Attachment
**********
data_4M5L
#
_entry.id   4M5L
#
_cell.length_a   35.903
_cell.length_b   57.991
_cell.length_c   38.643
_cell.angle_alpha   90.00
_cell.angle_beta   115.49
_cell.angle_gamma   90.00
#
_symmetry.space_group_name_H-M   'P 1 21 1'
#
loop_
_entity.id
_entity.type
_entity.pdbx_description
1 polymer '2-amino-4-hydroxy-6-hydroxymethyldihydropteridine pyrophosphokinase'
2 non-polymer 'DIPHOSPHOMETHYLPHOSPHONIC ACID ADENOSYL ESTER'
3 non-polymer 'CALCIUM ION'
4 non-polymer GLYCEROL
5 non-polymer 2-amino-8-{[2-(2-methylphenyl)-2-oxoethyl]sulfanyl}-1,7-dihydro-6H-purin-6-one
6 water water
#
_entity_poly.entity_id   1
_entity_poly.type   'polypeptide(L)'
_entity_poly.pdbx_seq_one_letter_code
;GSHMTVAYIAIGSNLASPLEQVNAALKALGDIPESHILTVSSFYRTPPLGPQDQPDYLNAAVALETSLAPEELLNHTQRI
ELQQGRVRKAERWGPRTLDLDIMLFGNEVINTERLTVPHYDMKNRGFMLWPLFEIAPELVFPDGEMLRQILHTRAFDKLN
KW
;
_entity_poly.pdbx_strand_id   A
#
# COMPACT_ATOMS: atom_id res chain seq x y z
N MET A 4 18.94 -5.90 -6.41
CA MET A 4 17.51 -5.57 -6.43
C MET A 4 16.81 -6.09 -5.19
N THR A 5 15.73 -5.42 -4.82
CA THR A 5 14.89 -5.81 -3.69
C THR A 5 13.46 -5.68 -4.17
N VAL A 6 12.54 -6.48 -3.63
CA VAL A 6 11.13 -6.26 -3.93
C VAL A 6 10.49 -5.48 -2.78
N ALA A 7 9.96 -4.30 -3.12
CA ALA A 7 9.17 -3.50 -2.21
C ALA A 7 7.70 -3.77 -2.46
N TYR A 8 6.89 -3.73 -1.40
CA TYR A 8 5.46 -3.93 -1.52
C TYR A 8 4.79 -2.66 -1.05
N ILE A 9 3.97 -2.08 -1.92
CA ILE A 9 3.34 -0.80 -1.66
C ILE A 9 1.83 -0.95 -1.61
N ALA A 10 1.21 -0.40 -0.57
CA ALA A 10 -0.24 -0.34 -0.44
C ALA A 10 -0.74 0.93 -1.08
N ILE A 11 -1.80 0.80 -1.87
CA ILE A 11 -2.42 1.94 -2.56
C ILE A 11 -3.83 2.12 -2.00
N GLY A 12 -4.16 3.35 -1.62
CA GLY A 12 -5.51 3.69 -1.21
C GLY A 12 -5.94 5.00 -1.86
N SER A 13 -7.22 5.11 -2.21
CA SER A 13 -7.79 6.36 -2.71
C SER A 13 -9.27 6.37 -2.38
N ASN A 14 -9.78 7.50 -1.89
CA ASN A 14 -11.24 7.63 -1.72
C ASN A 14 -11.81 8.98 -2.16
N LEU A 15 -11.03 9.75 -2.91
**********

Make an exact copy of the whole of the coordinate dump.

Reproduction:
data_4M5L
#
_entry.id   4M5L
#
_cell.length_a   35.903
_cell.length_b   57.991
_cell.length_c   38.643
_cell.angle_alpha   90.00
_cell.angle_beta   115.49
_cell.angle_gamma   90.00
#
_symmetry.space_group_name_H-M   'P 1 21 1'
#
loop_
_entity.id
_entity.type
_entity.pdbx_description
1 polymer '2-amino-4-hydroxy-6-hydroxymethyldihydropteridine pyrophosphokinase'
2 non-polymer 'DIPHOSPHOMETHYLPHOSPHONIC ACID ADENOSYL ESTER'
3 non-polymer 'CALCIUM ION'
4 non-polymer GLYCEROL
5 non-polymer 2-amino-8-{[2-(2-methylphenyl)-2-oxoethyl]sulfanyl}-1,7-dihydro-6H-purin-6-one
6 water water
#
_entity_poly.entity_id   1
_entity_poly.type   'polypeptide(L)'
_entity_poly.pdbx_seq_one_letter_code
;GSHMTVAYIAIGSNLASPLEQVNAALKALGDIPESHILTVSSFYRTPPLGPQDQPDYLNAAVALETSLAPEELLNHTQRI
ELQQGRVRKAERWGPRTLDLDIMLFGNEVINTERLTVPHYDMKNRGFMLWPLFEIAPELVFPDGEMLRQILHTRAFDKLN
KW
;
_entity_poly.pdbx_strand_id   A
#
# COMPACT_ATOMS: atom_id res chain seq x y z
N MET A 4 18.94 -5.90 -6.41
CA MET A 4 17.51 -5.57 -6.43
C MET A 4 16.81 -6.09 -5.19
N THR A 5 15.73 -5.42 -4.82
CA THR A 5 14.89 -5.81 -3.69
C THR A 5 13.46 -5.68 -4.17
N VAL A 6 12.54 -6.48 -3.63
CA VAL A 6 11.13 -6.26 -3.93
C VAL A 6 10.49 -5.48 -2.78
N ALA A 7 9.96 -4.30 -3.12
CA ALA A 7 9.17 -3.50 -2.21
C ALA A 7 7.70 -3.77 -2.46
N TYR A 8 6.89 -3.73 -1.40
CA TYR A 8 5.46 -3.93 -1.52
C TYR A 8 4.79 -2.66 -1.05
N ILE A 9 3.97 -2.08 -1.92
CA ILE A 9 3.34 -0.80 -1.66
C ILE A 9 1.83 -0.95 -1.61
N ALA A 10 1.21 -0.40 -0.57
CA ALA A 10 -0.24 -0.34 -0.44
C ALA A 10 -0.74 0.93 -1.08
N ILE A 11 -1.80 0.80 -1.87
CA ILE A 11 -2.42 1.94 -2.56
C ILE A 11 -3.83 2.12 -2.00
N GLY A 12 -4.16 3.35 -1.62
CA GLY A 12 -5.51 3.69 -1.21
C GLY A 12 -5.94 5.00 -1.86
N SER A 13 -7.22 5.11 -2.21
CA SER A 13 -7.79 6.36 -2.71
C SER A 13 -9.27 6.37 -2.38
N ASN A 14 -9.78 7.50 -1.89
CA ASN A 14 -11.24 7.63 -1.72
C ASN A 14 -11.81 8.98 -2.16
N LEU A 15 -11.03 9.75 -2.91